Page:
Thursday, November 5, 2015

Suppression not required when NCIS violates the Posse Comitatus Act

The U.S. Court of Appeals for the Ninth Circuit, sitting en banc, has found a violation of the Posse Comitatus Act in the involvement of Navy personnel in civilian law enforcement. The opinion in United States v. Dreyer begins:

This case requires us to decide whether a Naval Criminal Investigative Service agent’s involvement in civilian law enforcement constitutes a violation of the Posse Comitatus Act, and if so, whether that violation warrants excluding evidence obtained as a result of the involvement. We have no trouble concluding that the facts giving rise to the criminal charges in this case present clear violations of a congressional directive prohibiting the use of the military in civilian law enforcement. We decline to compel suppression because the facts of this case do not demonstrate that suppression is needed to deter future violations. We affirm the district court’s denial of Dreyer’s motion to suppress.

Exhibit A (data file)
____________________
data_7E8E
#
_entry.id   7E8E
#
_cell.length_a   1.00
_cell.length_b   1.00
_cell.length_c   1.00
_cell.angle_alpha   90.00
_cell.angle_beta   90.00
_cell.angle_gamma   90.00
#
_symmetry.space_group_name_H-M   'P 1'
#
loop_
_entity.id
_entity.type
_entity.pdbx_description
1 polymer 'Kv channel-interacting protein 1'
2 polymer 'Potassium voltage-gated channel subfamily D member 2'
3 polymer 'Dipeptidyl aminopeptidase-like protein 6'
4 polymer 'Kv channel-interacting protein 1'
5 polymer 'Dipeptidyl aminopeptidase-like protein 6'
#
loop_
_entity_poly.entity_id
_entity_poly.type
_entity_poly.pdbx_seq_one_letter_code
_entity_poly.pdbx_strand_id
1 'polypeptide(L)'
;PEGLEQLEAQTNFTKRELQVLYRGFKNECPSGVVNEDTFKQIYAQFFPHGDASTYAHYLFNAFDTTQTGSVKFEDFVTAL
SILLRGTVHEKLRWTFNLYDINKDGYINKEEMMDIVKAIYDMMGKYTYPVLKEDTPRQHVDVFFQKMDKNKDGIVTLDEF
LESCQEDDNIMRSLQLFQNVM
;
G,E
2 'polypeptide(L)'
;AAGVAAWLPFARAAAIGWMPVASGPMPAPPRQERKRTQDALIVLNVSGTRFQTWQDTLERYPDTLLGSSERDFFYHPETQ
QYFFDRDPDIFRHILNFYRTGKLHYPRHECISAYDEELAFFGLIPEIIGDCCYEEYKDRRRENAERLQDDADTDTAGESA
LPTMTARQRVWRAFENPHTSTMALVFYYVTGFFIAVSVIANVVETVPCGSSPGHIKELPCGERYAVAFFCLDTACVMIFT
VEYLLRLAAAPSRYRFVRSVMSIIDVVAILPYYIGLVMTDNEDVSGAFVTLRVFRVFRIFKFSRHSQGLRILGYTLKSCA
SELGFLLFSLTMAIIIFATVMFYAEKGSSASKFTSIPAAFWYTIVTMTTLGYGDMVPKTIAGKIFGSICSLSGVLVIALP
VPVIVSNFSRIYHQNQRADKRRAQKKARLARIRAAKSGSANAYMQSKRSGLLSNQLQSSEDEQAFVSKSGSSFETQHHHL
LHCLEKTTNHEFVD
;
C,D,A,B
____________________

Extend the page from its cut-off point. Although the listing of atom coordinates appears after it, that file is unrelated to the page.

The acid test will be whether NCIS stops participating in civilian law enforcement. 

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